MANILA, Philippines?Deposits by banks to the special deposit account (SDA) facility of the Bangko Sentral ng Pilipinas (Central Bank of the Philippines) surged further in June to over P830 billion, an amount critics said could have been more useful for the economy if it were invested in lending.
Data from the central bank showed that SDA placements amounted to P834.4 billion as of end-June, up by 43 percent from only P584.9 billion as of the same period in 2009.
Some economists from the private sector said the goal of sustaining a high growth rate for the Philippines would be better achieved if more of the banks' money were infused into the economy, particularly by lending to businesses and consumers.
But since there is an opportunity for banks to earn an attractive interest without taking risk of lending more, particularly by placing money to the BSP's virtually risk-free SDA facility, the steep rise in deposits to the SDA facility has been expected, according to economists.
In the first quarter, the economy grew by a rarely robust pace of 7.3 percent year-on-year. The Aquino administration said it is targeting to sustain a strong pace of growth over the medium term.
Economists, however, said the banking sector could be more helpful in achieving the goal if it would lend more instead of investing more in the SDA facility.
In the July issue of the "Market Call," the joint publication of First Metro Investment Corp. and the University of Asia and the Pacific, the central bank was urged to reduce the SDA rate to encourage banks to extend more loans to businesses and consumers.
The SDA rate currently stands at four percent.
"We see this [SDA placements] as bothersome as we believe the BSP should be thinking of some liquidity enhancing measures as the fears of inflation are no longer founded," said the Market Call.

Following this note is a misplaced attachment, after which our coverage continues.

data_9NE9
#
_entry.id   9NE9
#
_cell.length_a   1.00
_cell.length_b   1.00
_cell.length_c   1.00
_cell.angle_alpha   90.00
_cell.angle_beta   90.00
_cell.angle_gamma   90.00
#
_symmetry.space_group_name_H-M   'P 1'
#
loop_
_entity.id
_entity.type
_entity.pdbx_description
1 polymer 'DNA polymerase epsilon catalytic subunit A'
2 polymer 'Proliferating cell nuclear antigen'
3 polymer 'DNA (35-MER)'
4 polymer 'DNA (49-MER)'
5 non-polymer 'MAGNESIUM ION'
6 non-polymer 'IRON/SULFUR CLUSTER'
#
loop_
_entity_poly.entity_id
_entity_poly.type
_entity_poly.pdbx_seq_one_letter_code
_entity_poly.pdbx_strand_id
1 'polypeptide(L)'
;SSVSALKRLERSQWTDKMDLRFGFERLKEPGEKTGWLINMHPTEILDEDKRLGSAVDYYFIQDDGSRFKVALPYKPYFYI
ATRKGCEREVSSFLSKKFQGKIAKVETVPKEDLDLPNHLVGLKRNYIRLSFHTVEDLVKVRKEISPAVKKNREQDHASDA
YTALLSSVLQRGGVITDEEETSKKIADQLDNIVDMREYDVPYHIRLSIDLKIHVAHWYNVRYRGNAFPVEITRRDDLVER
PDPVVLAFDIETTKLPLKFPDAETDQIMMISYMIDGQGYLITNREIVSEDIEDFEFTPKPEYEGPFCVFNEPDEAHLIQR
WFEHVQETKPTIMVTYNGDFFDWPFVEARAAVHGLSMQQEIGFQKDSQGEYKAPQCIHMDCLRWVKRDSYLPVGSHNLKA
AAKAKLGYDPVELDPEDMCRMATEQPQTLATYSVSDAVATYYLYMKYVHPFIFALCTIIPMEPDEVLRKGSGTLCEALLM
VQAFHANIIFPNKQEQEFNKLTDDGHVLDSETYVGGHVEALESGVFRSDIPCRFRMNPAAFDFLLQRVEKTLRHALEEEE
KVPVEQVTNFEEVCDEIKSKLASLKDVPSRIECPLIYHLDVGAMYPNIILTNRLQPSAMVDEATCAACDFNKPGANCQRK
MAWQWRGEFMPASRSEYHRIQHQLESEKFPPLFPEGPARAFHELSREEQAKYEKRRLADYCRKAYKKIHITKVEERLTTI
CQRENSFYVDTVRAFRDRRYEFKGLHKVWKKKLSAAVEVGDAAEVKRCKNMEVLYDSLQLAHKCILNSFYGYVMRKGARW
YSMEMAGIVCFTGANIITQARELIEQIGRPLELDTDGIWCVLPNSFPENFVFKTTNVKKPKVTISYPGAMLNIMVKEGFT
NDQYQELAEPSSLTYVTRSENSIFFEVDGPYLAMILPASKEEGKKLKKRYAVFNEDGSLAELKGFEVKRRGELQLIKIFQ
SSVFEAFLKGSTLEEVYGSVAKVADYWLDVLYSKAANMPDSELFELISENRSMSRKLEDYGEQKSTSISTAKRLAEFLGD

Victor Abola, economics professor at the UA&P, earlier said that since consumer prices would likely increase within tolerable levels over the short to medium term anyway, the BSP could afford to reduce the SDA rate.
He said additional funds for lending to consumers would help address the backlog in housing, while more funds for credit to businesses would help achieve the Aquino administration's goal of sustaining a robust economic growth.
The BSP said, however, it did not see the need to reduce the SDA rate. The SDA facility is so far efficiently helping siphon off excess liquidity in the economy, which it said could accelerate inflation to much faster levels if left unchecked.
The year-on-year inflation rate hit an average of 4.2 percent in the first half, keeping the official target of between 3.5 and 5.5 percent this year attainable. Projections by the government for the medium term say inflation may settle well within a benign range of three to five percent until 2014.
BSP Deputy Governor Diwa Guinigundo earlier said it would be counter-intuitive at the moment to be reducing interest rates, including that of the SDA. This is because the economy is recovering satisfactorily amid improving demand, and that too much liquidity in the system could lead to inflationary problems.
Meanwhile, the BSP stood pat on maintaining the SDA facility amid proposals for its abolition to compel banks to lend more.
According to the BSP, the SDA facility remains an important tool for conducting monetary policy and for managing liquidity in the economy, as it is one way to siphon off excess cash in the system.